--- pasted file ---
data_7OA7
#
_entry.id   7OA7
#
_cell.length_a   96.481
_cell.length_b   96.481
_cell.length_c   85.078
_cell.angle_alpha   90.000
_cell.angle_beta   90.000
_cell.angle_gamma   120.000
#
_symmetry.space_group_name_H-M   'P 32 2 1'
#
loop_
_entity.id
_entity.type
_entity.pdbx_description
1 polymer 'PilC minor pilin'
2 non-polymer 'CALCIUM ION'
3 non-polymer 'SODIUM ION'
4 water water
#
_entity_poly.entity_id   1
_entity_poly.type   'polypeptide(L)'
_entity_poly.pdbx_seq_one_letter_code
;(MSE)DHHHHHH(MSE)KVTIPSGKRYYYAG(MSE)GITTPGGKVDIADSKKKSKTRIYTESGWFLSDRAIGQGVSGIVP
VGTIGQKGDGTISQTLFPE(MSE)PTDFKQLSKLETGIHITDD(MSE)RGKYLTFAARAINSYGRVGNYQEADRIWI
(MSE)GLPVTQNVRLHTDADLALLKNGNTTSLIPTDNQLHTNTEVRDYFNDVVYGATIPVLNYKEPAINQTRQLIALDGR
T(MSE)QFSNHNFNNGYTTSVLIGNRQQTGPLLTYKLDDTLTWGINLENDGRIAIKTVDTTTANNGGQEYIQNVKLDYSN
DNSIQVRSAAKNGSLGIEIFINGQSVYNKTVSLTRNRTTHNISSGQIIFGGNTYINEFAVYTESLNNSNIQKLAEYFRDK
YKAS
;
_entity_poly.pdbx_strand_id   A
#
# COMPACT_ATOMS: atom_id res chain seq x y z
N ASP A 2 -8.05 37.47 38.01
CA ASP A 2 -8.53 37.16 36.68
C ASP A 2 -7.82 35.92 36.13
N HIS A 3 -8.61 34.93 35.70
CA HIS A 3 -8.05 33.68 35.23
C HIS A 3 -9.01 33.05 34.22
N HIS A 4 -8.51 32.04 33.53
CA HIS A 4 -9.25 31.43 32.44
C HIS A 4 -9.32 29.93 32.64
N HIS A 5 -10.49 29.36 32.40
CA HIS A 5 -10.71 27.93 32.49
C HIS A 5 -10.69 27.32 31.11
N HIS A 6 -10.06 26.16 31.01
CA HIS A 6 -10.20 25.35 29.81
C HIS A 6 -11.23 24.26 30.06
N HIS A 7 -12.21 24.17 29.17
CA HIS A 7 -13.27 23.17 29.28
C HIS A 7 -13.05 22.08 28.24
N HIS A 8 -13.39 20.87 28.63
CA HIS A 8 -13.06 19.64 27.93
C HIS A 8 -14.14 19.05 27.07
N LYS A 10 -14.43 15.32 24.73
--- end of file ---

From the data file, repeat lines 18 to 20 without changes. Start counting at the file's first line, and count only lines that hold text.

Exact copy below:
1 polymer 'PilC minor pilin'
2 non-polymer 'CALCIUM ION'
3 non-polymer 'SODIUM ION'